Accessibility Tools

What is Premenstrual Dysphoric Disorder?

Premenstrual Dysphoric Disorder pic

Premenstrual dysphoric disorder (PMDD) is a severe and debilitating form of premenstrual syndrome (PMS) with symptoms that interfere with activities of daily living and functioning in women. PMDD most commonly causes severe depressive symptoms, mood swings, tension, and irritability about a week or two prior to periods in women. In most cases, these symptoms go away 2 to 3 days after the period commences. PMDD is a chronic medical condition that occurs in 3 to 8 percent of menstruating women and can affect work, personal life, and relationships.

Causes of Premenstrual Dysphoric Disorder

Concrete causes of PMDD have not been found to date. However, hormonal changes associated with a woman’s menstruation cycle are deemed to be an important factor for symptoms of PMDD. Another chemical called serotonin, which is mainly found in the brain, may also play a part in PMDD.

Symptoms of Premenstrual Dysphoric Disorder

A wide range of emotional and physical symptoms are associated with PMDD. Some of these symptoms include:

  • Hot flashes
  • Anxiety
  • Headaches
  • Nervousness
  • Depression
  • Irritability and anger
  • Tension
  • Fatigue
  • Dizzy spells
  • Muscle spasms
  • Emotional sensitivity
  • Crying spells
  • Moodiness
  • Confusion
  • Forgetfulness
  • Difficulty sleeping
  • Difficulty concentrating
  • Painful menses
  • Decreased sex drive
  • Appetite changes
  • Food cravings
  • Acne and other skin issues

Diagnosis of Premenstrual Dysphoric Disorder

PMDD symptoms can be similar to those of other medical conditions; hence your physician will likely perform a physical examination, review your medical history, and perform or order certain screening tests to rule out other medical conditions while making a diagnosis. You are also expected to maintain a diary or calendar of your symptoms to assist your physician with diagnosing PMDD.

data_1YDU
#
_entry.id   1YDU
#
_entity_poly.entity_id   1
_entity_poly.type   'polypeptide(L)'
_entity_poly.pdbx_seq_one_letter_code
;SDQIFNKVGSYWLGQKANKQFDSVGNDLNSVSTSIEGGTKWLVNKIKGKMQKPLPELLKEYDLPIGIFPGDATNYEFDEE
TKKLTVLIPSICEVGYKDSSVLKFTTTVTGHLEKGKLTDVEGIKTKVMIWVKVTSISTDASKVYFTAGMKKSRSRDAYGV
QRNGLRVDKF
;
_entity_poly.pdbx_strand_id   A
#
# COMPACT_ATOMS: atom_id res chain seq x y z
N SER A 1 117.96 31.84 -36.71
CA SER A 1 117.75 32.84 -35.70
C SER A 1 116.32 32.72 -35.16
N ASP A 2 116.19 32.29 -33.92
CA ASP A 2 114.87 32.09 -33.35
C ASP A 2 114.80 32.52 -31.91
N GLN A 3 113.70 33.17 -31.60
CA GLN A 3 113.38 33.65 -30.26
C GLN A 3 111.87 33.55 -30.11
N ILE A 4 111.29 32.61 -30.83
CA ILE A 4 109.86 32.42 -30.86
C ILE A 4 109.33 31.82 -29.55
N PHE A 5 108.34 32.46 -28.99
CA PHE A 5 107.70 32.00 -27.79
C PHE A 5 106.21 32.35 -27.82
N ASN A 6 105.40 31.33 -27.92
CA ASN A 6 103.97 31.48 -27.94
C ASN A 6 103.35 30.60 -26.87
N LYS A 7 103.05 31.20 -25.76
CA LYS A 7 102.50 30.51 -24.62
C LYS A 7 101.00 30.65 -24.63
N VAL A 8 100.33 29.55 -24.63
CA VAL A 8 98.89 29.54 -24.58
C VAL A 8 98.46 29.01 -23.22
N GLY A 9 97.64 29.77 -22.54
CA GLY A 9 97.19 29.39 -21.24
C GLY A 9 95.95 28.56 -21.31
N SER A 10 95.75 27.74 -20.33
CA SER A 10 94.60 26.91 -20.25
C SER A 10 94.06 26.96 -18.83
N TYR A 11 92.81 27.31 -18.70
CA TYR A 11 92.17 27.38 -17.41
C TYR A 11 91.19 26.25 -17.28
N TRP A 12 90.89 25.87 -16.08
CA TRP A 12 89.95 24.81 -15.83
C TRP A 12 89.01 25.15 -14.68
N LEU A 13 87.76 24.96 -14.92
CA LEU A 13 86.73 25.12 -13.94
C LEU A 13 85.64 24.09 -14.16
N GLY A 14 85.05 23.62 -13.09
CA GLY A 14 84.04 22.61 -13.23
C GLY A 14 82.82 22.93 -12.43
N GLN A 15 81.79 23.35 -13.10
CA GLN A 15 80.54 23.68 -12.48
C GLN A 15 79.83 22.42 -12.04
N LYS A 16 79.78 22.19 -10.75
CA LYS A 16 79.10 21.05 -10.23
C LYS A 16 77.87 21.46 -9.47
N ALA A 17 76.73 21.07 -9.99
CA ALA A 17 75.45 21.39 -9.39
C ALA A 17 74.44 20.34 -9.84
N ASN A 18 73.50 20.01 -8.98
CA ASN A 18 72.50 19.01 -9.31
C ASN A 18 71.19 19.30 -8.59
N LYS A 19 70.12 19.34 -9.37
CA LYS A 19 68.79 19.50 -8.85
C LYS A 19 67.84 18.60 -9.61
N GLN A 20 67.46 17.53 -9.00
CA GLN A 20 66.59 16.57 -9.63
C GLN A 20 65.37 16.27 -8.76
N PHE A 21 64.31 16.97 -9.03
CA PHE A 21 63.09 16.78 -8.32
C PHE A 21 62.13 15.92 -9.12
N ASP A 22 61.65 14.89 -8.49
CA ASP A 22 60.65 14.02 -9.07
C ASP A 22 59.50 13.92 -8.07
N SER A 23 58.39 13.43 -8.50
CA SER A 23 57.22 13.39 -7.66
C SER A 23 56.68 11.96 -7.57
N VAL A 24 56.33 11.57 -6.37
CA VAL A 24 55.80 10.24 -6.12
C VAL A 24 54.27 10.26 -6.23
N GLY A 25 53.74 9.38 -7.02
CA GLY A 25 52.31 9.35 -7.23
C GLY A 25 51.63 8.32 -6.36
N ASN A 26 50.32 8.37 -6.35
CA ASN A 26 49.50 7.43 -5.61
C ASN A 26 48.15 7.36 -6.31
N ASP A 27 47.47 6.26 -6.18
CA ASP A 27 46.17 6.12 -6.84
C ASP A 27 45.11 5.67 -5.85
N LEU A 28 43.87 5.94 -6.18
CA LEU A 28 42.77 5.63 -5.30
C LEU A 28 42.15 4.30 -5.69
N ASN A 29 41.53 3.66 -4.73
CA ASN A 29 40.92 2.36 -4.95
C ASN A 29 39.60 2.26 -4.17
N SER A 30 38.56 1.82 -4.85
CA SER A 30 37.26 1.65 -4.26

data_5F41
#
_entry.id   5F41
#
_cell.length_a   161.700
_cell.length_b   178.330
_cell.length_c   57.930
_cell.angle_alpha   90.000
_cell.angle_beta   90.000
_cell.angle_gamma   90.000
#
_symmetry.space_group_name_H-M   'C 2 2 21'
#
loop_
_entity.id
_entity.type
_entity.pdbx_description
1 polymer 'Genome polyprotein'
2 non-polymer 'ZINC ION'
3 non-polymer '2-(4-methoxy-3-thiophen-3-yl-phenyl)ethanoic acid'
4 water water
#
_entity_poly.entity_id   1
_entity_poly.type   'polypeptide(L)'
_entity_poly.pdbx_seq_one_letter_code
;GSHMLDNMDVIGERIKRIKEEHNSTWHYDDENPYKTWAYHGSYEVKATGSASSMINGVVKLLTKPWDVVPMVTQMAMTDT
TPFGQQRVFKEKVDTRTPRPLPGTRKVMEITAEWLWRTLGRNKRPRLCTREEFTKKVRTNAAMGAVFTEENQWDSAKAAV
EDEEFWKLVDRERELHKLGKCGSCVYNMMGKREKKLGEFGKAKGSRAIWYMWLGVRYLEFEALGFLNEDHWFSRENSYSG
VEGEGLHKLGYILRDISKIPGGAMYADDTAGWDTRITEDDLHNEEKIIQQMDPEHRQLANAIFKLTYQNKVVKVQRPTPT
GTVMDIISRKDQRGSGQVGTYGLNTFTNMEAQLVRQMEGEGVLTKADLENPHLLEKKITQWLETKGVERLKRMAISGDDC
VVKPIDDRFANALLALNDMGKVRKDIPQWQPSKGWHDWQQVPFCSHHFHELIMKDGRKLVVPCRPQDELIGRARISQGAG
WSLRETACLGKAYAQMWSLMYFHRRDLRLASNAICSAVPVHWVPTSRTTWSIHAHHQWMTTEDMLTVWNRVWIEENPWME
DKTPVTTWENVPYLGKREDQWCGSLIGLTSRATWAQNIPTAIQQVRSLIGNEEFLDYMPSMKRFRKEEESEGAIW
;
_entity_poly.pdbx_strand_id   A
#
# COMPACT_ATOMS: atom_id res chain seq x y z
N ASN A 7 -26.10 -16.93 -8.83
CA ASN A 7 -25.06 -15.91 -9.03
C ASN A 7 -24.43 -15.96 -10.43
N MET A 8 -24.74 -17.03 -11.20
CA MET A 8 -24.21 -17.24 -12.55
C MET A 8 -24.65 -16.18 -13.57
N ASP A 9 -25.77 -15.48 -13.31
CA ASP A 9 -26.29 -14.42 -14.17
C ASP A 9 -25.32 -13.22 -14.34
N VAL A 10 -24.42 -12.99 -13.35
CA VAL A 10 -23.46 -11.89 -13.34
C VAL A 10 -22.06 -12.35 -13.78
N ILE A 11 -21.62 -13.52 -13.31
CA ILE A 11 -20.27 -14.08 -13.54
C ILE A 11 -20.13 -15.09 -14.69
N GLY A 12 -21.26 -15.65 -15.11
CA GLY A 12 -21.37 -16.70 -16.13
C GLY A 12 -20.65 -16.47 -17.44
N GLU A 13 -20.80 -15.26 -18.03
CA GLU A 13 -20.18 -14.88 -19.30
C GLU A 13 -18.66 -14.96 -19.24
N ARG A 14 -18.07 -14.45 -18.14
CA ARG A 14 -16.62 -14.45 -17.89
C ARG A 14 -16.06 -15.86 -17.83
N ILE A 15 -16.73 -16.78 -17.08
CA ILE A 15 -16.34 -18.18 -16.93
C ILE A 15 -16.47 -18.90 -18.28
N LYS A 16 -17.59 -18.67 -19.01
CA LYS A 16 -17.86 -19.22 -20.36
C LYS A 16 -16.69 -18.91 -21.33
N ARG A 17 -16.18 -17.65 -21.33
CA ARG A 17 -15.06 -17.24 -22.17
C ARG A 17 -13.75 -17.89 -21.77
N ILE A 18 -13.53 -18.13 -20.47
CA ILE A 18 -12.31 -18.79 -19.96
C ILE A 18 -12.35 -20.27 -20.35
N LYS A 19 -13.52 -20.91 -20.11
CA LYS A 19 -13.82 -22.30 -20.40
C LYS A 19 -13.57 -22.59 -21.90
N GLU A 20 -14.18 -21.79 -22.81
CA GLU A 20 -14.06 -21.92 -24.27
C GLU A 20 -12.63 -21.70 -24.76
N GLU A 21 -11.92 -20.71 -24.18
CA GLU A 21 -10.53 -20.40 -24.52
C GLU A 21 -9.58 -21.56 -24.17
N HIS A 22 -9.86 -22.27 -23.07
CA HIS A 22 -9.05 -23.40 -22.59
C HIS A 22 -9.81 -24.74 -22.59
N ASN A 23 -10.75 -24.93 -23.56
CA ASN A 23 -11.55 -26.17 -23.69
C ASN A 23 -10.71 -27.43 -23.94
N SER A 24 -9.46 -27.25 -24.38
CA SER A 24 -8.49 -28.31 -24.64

Treatment for Premenstrual Dysphoric Disorder

A number of treatment methods have been noted to be effective in the management of PMDD symptoms. Some of the methods employed in the treatment of PMDD include:

  • Antidepressants (SSRIs): Several types of selective serotonin reuptake inhibitor (SSRI) medicines have been found to be effective in the treatment of PMDD. These medicines work by controlling the levels of serotonin neurotransmitter in the brain. Some of the SSRIs employed in the treatment of PMDD include:
    • Sertraline (Zoloft)
    • Paroxetine (Paxil)
    • Citalopram (Celexa)
    • Fluoxetine (Sarafem and Prozac)
  • Oral contraceptive pills (OCPs): Birth control pills or OCPs have also been found to be effective in the treatment of PMDD. These medicines work by interfering with ovulation and the making of ovarian hormones. OCPs can be recommended to suppress ovulation and control the menstrual cycle.
  • Over-the-counter (OTC) pain relievers: OTC pain medications have been noted to be helpful in relieving physical symptoms of PMDD, such as headaches and muscle spasms. These pain medicines include:
    • Naproxen
    • Aspirin
    • Ibuprofen
  • Stress management: Relaxation techniques such as meditation and yoga and spending quality time on activities that you enjoy the most have also been found to help in managing symptoms of PMDD, such as lack of concentration, depression, and irritability.
  • Diet and lifestyle changes: Making healthy lifestyle changes, such as eating a combination of healthy foods, reducing sugary or salty foods, and increasing physical activity may also assist in relieving symptoms of PMDD.
  • Nutritional supplements: Consuming supplemental and dietary calcium of 1200 milligrams daily may possibly decrease PMDD symptoms in some women. Magnesium and vitamin B6 may also help in managing your symptoms.

  • Allen OB GYN
  • Texas Health Presbyterian Hospital
  • The American College of Obstericians and Gynecologist
  • American Board of Obstetrics and Gynecology